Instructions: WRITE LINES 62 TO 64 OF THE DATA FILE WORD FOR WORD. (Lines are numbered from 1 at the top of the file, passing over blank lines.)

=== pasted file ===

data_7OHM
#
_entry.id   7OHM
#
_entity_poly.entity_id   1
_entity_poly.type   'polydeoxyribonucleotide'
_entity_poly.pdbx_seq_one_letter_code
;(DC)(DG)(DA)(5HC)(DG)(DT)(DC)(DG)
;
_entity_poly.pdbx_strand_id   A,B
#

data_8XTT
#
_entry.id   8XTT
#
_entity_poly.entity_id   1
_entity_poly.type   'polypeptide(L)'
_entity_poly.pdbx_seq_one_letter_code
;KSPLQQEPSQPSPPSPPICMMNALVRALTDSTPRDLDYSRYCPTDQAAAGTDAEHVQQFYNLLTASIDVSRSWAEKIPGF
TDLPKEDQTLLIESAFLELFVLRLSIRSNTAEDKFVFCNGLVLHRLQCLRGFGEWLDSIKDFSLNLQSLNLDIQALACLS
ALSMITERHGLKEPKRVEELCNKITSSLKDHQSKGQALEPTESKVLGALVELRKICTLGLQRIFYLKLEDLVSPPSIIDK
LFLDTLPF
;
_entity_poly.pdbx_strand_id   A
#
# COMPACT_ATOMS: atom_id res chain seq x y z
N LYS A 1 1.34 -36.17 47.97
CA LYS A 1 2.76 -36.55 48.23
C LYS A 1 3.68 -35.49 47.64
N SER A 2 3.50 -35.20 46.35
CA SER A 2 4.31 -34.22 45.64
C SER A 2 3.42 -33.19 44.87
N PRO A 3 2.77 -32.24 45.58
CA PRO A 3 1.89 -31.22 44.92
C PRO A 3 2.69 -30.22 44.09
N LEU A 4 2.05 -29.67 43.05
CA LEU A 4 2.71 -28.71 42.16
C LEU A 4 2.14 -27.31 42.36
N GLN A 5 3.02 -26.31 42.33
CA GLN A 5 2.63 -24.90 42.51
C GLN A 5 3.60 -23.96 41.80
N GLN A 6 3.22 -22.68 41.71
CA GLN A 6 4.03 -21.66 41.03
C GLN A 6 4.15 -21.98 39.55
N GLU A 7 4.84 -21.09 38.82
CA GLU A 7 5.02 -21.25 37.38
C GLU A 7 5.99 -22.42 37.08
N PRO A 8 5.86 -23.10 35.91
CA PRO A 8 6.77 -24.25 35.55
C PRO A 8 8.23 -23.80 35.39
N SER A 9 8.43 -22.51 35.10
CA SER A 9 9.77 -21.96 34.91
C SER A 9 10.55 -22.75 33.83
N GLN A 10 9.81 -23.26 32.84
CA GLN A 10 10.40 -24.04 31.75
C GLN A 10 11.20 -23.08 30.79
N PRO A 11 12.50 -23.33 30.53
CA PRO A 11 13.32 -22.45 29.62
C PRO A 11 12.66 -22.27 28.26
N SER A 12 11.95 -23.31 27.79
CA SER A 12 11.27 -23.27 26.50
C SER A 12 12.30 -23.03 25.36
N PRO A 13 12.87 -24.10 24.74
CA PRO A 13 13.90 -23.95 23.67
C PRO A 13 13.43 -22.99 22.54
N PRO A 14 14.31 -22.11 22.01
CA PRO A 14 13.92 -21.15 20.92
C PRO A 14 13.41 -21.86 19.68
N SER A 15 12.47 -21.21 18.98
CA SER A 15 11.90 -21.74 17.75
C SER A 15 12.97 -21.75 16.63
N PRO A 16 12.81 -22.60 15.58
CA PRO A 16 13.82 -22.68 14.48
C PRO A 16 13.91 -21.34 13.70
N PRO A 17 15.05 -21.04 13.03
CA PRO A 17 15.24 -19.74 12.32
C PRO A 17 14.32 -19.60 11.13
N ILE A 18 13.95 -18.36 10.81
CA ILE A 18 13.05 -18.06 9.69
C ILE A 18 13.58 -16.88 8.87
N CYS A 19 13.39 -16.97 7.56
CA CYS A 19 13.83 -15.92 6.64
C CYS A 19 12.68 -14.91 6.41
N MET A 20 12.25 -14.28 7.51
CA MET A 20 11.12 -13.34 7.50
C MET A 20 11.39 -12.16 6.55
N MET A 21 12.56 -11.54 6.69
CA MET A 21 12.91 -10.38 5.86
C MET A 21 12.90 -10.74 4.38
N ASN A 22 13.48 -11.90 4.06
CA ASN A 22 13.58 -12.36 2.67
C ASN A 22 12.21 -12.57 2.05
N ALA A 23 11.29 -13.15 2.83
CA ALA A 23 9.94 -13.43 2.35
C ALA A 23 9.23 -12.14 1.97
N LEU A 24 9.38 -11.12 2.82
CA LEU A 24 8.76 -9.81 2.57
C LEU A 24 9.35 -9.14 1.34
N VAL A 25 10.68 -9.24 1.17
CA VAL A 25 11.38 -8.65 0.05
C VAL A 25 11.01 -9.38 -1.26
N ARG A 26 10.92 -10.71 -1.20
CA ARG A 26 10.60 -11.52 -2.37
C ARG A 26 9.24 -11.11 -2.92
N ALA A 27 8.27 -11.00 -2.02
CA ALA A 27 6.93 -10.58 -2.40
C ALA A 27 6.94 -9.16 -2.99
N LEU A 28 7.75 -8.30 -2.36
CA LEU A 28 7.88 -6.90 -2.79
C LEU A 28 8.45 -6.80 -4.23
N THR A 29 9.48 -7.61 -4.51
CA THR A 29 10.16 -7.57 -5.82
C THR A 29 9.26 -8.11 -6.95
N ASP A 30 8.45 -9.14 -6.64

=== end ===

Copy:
C SER A 12 12.30 -23.03 25.36
N PRO A 13 12.87 -24.10 24.74
CA PRO A 13 13.90 -23.95 23.67